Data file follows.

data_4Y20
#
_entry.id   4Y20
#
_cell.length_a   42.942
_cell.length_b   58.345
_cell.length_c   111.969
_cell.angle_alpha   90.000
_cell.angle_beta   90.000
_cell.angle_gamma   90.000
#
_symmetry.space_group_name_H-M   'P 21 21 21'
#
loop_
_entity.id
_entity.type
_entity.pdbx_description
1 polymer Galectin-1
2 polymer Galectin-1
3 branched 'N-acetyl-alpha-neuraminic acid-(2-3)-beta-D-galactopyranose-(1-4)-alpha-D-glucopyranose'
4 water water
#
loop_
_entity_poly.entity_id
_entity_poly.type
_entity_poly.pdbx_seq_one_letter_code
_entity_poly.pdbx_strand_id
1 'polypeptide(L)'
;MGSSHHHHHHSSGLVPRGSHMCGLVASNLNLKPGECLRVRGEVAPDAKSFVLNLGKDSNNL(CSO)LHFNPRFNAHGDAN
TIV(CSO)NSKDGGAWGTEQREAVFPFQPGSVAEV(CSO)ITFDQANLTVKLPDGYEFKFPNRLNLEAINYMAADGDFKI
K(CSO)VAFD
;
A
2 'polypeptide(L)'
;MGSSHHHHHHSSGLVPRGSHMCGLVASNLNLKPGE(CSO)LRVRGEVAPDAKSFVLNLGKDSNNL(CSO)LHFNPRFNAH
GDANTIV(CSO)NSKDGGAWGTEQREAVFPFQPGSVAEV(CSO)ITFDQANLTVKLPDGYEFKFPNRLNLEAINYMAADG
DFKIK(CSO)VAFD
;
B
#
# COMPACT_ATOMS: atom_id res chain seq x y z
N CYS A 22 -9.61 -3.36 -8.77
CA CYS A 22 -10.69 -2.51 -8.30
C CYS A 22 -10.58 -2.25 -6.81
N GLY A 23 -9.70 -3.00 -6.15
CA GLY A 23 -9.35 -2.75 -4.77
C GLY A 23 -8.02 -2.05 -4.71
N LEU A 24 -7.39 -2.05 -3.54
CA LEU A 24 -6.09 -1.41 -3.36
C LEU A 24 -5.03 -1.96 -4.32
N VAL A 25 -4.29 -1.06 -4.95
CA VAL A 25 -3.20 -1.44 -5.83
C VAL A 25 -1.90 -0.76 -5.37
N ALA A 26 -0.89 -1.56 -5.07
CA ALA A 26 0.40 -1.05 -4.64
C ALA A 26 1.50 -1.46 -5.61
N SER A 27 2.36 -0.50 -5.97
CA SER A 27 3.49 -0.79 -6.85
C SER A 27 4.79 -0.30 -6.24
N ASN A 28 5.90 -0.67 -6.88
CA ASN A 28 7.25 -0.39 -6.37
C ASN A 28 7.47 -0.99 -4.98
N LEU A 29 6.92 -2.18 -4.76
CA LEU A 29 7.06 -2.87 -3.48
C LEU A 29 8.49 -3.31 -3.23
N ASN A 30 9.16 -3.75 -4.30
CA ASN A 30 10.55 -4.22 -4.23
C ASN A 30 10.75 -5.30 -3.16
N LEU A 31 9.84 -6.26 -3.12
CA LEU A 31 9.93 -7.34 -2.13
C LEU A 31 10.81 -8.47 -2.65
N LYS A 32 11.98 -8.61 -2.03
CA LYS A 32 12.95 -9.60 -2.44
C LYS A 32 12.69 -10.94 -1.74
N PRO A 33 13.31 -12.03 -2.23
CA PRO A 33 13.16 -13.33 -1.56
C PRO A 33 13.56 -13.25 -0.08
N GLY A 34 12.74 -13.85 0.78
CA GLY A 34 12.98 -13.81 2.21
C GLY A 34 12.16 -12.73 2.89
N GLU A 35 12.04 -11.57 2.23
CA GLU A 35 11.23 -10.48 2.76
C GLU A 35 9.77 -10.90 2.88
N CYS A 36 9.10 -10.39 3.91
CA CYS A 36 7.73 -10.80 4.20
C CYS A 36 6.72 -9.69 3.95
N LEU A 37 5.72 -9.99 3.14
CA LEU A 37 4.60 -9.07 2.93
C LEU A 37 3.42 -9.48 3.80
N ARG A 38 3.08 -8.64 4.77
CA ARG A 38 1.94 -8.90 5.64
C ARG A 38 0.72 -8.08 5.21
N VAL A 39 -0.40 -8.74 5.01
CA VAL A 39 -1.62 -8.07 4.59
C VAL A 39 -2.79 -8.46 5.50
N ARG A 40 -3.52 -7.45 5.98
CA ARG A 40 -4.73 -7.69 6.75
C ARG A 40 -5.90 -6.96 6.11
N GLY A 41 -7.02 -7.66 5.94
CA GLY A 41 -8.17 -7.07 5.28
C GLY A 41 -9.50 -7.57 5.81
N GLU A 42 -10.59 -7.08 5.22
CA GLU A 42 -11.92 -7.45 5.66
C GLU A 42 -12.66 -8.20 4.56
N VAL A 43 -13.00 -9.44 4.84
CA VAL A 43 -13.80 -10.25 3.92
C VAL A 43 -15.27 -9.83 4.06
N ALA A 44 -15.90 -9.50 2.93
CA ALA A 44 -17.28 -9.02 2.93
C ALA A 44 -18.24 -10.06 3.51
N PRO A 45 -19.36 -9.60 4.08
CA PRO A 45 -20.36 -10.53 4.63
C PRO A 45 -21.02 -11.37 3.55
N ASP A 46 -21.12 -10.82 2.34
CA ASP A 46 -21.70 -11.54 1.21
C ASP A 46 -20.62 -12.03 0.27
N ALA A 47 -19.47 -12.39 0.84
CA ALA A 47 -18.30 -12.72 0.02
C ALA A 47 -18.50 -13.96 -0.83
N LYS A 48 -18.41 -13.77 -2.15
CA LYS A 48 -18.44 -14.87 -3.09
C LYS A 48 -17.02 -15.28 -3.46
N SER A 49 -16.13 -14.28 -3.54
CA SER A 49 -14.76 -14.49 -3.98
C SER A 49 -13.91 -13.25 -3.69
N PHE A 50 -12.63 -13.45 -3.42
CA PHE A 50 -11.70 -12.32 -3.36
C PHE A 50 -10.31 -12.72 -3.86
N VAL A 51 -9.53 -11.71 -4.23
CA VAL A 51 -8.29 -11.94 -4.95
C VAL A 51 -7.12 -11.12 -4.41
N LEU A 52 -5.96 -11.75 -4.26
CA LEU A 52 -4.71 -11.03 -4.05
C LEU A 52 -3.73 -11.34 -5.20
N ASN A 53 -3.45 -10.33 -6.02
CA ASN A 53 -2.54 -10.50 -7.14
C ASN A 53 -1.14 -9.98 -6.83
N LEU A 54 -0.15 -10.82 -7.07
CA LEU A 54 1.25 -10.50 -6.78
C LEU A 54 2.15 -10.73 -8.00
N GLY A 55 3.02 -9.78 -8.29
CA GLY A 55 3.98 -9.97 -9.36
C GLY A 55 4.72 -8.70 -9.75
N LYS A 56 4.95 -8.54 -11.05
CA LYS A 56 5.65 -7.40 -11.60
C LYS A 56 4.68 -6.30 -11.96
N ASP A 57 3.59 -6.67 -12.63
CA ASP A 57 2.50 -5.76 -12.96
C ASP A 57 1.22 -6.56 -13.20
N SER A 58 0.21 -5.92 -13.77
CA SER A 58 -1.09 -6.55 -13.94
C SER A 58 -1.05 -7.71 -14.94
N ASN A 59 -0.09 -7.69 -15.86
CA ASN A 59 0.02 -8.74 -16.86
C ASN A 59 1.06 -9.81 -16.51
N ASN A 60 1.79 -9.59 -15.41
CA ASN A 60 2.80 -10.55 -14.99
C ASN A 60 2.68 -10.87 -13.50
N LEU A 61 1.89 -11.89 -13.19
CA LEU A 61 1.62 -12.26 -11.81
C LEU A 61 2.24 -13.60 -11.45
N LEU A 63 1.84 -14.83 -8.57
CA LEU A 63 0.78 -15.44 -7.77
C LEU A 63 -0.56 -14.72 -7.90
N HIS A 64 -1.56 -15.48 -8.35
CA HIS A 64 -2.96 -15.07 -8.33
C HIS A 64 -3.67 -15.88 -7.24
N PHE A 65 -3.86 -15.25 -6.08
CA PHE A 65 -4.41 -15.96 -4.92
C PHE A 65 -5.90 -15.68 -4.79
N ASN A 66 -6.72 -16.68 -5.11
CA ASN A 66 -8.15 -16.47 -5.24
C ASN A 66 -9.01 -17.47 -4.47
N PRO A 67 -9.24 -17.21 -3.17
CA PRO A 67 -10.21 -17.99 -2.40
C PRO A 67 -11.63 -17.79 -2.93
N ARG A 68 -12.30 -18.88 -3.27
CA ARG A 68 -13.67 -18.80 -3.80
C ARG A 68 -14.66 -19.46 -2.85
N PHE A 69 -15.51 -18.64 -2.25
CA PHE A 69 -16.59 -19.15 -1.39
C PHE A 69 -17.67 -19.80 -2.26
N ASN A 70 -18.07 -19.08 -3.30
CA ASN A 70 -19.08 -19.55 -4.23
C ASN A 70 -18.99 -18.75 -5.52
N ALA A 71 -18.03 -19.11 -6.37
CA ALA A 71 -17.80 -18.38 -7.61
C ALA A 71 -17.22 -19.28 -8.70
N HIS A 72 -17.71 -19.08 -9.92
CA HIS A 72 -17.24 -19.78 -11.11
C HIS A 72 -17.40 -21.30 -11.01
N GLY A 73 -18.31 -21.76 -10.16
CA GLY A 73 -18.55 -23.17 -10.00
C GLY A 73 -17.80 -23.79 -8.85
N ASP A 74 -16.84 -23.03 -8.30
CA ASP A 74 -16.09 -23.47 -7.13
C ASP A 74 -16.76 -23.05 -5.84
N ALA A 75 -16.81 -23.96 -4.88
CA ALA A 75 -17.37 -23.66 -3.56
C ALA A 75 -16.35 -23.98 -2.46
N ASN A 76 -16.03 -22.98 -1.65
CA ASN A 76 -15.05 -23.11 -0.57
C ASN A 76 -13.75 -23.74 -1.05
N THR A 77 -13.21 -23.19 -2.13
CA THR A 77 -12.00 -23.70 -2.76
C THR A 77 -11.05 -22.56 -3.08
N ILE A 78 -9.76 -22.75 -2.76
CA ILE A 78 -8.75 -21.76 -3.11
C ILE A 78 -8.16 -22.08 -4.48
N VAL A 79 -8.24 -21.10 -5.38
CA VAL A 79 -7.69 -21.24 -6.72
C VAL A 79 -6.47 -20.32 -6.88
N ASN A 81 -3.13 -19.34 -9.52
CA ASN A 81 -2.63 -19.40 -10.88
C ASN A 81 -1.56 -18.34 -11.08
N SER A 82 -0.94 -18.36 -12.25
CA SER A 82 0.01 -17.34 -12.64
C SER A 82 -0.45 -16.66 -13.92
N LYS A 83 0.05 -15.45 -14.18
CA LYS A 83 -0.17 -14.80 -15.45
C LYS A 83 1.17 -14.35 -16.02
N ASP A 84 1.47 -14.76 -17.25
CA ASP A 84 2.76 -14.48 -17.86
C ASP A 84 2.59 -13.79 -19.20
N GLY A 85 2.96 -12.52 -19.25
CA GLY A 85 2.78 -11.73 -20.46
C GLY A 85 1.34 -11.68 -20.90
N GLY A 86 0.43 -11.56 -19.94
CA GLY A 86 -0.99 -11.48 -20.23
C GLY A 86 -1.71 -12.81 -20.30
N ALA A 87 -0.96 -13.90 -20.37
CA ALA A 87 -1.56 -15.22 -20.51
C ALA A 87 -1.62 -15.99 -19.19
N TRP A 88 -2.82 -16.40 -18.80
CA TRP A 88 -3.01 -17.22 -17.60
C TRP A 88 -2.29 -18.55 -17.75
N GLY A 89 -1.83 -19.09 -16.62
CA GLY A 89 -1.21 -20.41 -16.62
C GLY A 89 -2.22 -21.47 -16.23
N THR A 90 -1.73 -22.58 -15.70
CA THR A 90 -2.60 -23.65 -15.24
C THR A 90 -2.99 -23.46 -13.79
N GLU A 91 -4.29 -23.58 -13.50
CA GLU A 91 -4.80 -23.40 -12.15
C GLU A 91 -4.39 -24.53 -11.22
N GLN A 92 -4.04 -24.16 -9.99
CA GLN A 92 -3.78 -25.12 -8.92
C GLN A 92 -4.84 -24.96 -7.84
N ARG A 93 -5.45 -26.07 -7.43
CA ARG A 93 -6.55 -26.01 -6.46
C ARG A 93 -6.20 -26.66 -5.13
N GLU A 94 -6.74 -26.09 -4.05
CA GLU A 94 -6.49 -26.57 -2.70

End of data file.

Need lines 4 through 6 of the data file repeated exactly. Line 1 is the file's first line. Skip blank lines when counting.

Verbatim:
#
_cell.length_a   42.942
_cell.length_b   58.345